“There is something odd about the fact that falling IN love requires no explanation but that we are expected to produce (or make up) a satisfactory reason for falling OUT of love.”—Gordon Livingston; How To Love
“The patriarchy has some fucked up ideas about masculinity, ideas that make men less likely to seek help for issues that they perceive to be too feminine – such as being hurt or raped by a female partner, not being able to provide for themselves, or not seeking help for health issues like depression and anxiety. On a societal level, it means that resources are not as readily available for men who face these challenges, because patriarchal ideas tell our courts, our governments and our charitable organizations that men don’t ever need that kind of help.”—The Belle Jar; Why The Men’s Rights Movement is Garbage
“Today the individual has become the highest form, and the greatest bane, of artistic creation. The smallest wound or pain of the ego is examined under a microscope as if it were of eternal importance. The artist considers his isolation, his subjectivity, his individualism almost holy. Thus we finally gather in one large pen, where we stand and bleat about our loneliness without listening to each other and without realizing that we are smothering each other to death. The individualists stare into each other’s eyes and yet deny each other’s existence. We walk in circles, so limited by our own anxieties that we can no longer distinguish between true and false, between the gangster’s whim and the purest ideal.”—Ingmar Bergman. (via e-remitic)
“Race is not a biological category that naturally produces health disparities because of genetic differences. Race is a political category that has staggering biological consequences because of the impact of social inequality on people’s health.”—Dorothy E. Roberts, Fatal Intervention (via lamaracuya)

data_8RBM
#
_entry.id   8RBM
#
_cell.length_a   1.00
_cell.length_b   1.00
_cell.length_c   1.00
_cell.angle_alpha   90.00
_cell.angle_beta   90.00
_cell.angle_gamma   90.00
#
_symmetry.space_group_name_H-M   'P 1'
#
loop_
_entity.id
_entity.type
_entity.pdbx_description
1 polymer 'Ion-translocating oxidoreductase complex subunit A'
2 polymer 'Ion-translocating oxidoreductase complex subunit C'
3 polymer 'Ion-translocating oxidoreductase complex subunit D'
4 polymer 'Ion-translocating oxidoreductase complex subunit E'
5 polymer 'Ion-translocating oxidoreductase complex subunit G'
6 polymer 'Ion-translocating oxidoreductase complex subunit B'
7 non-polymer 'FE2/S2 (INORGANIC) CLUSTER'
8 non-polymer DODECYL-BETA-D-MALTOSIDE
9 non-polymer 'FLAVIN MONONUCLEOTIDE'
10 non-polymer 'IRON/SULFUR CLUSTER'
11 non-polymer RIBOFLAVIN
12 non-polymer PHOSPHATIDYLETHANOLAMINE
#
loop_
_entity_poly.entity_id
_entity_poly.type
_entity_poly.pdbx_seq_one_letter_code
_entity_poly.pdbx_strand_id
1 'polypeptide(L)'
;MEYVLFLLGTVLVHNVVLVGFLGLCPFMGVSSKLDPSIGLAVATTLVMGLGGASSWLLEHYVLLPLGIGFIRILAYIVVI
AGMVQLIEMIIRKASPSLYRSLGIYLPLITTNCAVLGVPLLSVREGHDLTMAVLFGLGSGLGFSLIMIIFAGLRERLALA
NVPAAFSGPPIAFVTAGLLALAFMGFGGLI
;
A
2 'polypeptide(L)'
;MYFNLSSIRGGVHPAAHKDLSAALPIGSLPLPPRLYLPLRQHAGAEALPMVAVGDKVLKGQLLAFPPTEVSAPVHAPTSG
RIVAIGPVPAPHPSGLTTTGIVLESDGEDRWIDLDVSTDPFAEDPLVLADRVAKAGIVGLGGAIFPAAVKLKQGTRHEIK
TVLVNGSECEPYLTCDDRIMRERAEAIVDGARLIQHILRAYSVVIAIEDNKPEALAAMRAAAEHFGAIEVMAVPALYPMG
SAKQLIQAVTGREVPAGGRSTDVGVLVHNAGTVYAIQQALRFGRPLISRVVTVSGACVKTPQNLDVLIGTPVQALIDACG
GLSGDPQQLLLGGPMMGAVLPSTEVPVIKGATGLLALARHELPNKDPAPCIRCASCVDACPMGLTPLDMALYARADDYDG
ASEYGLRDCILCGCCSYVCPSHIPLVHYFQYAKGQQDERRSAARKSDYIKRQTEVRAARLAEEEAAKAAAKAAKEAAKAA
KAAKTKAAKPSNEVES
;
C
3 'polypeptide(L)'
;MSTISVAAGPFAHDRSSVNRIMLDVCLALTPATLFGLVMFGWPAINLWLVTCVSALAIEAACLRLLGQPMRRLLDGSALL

“The story is compelling, and it cut off near the end of season one with a cliffhanger that was genuinely startling, not just for the speed with which it showed Will realizing that Hannibal was a devious killer (a twist most series would’ve saved for season two or three) but for the way it messed with our collective image of Lecter as the killer from The Silence of the Lambs, an incarcerated fiend dispensing bons mots to visiting FBI agents. In season one, Hannibal frames Will for murders that Hannibal himself committed or abetted, to the point of literally planting an incriminating ear inside Will’s alimentary canal; at the start of season two, Hannibal takes Will’s place as FBI profiler and occasionally visits him behind bars to ask for his “help” with ongoing cases, inquire about his well-being, and otherwise glean information that can permit him to sustain his deception.
Intriguing as these variations are, though, they’re not the source of Hannibal’s specialness; in fact, Fox’s much dumber and clumsier serial-killer drama The Following pulls off similarly “shocking” twists each and every week, in its determination to be Se7en meets 24, or some such thing. It’s a classic example of script-delivery TV, signaling every scare with a shrieking music cue, covering action and dialogue with multiple shaky cameras, and otherwise behaving as if horror’s only purpose is to set up sledgehammer-obvious scares. Hannibal, in contrast, approaches similar subject matter in a thoughtful way. It does not restrict itself to The Following’s tedious binary of “Something horrible is about to happen” and “Oh my God, that was horrible!” You could say it’s as close as a broadcast network has gotten to the personal artistry of the best premium-cable shows, if it weren’t bolder and more elegant than anything on pay cable right now, including HBO’s own serial-killer drama, True Detective.”—Hannibal Season 2: I Can’t Get This Show Out of My Head